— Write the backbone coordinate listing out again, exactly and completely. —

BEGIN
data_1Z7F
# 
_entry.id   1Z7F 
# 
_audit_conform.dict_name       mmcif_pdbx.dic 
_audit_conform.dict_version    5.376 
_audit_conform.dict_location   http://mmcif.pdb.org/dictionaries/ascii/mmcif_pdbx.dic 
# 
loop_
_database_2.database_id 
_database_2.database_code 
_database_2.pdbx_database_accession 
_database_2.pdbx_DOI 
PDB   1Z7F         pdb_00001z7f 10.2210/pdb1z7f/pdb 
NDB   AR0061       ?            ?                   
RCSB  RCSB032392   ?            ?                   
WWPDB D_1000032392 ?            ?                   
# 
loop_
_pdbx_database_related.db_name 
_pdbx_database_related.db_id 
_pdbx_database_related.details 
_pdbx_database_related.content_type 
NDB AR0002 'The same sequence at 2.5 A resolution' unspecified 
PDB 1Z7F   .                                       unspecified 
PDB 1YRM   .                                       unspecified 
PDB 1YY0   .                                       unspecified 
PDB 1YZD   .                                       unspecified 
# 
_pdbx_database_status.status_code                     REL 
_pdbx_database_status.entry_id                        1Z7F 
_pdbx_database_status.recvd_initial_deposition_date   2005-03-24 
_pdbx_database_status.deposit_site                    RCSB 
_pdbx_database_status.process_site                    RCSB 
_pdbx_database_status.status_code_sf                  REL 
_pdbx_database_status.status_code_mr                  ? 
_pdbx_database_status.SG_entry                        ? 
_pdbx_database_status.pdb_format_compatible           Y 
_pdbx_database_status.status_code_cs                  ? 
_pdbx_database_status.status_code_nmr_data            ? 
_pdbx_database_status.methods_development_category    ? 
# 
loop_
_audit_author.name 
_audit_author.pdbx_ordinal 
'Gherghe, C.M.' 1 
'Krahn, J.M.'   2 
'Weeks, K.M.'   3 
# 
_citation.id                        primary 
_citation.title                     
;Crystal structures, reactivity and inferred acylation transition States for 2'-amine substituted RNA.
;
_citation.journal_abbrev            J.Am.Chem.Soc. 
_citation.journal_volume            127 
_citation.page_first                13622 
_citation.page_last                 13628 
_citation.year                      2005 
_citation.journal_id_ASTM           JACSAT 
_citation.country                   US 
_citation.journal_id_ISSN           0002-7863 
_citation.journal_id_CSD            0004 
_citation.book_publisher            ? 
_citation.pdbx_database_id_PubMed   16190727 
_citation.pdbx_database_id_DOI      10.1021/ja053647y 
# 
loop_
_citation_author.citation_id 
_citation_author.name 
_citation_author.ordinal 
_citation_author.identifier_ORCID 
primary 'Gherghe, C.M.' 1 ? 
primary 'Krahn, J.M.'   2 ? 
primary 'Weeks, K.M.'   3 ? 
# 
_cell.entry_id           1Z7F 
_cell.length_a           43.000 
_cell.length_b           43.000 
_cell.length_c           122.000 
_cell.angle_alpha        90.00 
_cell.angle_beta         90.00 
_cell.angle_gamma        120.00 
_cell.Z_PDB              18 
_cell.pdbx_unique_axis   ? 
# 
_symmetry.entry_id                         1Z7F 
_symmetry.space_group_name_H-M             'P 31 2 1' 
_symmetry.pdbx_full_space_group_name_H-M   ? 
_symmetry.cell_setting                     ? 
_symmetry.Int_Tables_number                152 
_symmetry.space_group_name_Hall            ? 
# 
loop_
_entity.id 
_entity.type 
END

data_1Z7F
# 
_entry.id   1Z7F 
# 
_audit_conform.dict_name       mmcif_pdbx.dic 
_audit_conform.dict_version    5.376 
_audit_conform.dict_location   http://mmcif.pdb.org/dictionaries/ascii/mmcif_pdbx.dic 
# 
loop_
_database_2.database_id 
_database_2.database_code 
_database_2.pdbx_database_accession 
_database_2.pdbx_DOI 
PDB   1Z7F         pdb_00001z7f 10.2210/pdb1z7f/pdb 
NDB   AR0061       ?            ?                   
RCSB  RCSB032392   ?            ?                   
WWPDB D_1000032392 ?            ?                   
# 
loop_
_pdbx_database_related.db_name 
_pdbx_database_related.db_id 
_pdbx_database_related.details 
_pdbx_database_related.content_type 
NDB AR0002 'The same sequence at 2.5 A resolution' unspecified 
PDB 1Z7F   .                                       unspecified 
PDB 1YRM   .                                       unspecified 
PDB 1YY0   .                                       unspecified 
PDB 1YZD   .                                       unspecified 
# 
_pdbx_database_status.status_code                     REL 
_pdbx_database_status.entry_id                        1Z7F 
_pdbx_database_status.recvd_initial_deposition_date   2005-03-24 
_pdbx_database_status.deposit_site                    RCSB 
_pdbx_database_status.process_site                    RCSB 
_pdbx_database_status.status_code_sf                  REL 
_pdbx_database_status.status_code_mr                  ? 
_pdbx_database_status.SG_entry                        ? 
_pdbx_database_status.pdb_format_compatible           Y 
_pdbx_database_status.status_code_cs                  ? 
_pdbx_database_status.status_code_nmr_data            ? 
_pdbx_database_status.methods_development_category    ? 
# 
loop_
_audit_author.name 
_audit_author.pdbx_ordinal 
'Gherghe, C.M.' 1 
'Krahn, J.M.'   2 
'Weeks, K.M.'   3 
# 
_citation.id                        primary 
_citation.title                     
;Crystal structures, reactivity and inferred acylation transition States for 2'-amine substituted RNA.
;
_citation.journal_abbrev            J.Am.Chem.Soc. 
_citation.journal_volume            127 
_citation.page_first                13622 
_citation.page_last                 13628 
_citation.year                      2005 
_citation.journal_id_ASTM           JACSAT 
_citation.country                   US 
_citation.journal_id_ISSN           0002-7863 
_citation.journal_id_CSD            0004 
_citation.book_publisher            ? 
_citation.pdbx_database_id_PubMed   16190727 
_citation.pdbx_database_id_DOI      10.1021/ja053647y 
# 
loop_
_citation_author.citation_id 
_citation_author.name 
_citation_author.ordinal 
_citation_author.identifier_ORCID 
primary 'Gherghe, C.M.' 1 ? 
primary 'Krahn, J.M.'   2 ? 
primary 'Weeks, K.M.'   3 ? 
# 
_cell.entry_id           1Z7F 
_cell.length_a           43.000 
_cell.length_b           43.000 
_cell.length_c           122.000 
_cell.angle_alpha        90.00 
_cell.angle_beta         90.00 
_cell.angle_gamma        120.00 
_cell.Z_PDB              18 
_cell.pdbx_unique_axis   ? 
# 
_symmetry.entry_id                         1Z7F 
_symmetry.space_group_name_H-M             'P 31 2 1' 
_symmetry.pdbx_full_space_group_name_H-M   ? 
_symmetry.cell_setting                     ? 
_symmetry.Int_Tables_number                152 
_symmetry.space_group_name_Hall            ? 
# 
loop_
_entity.id 
_entity.type 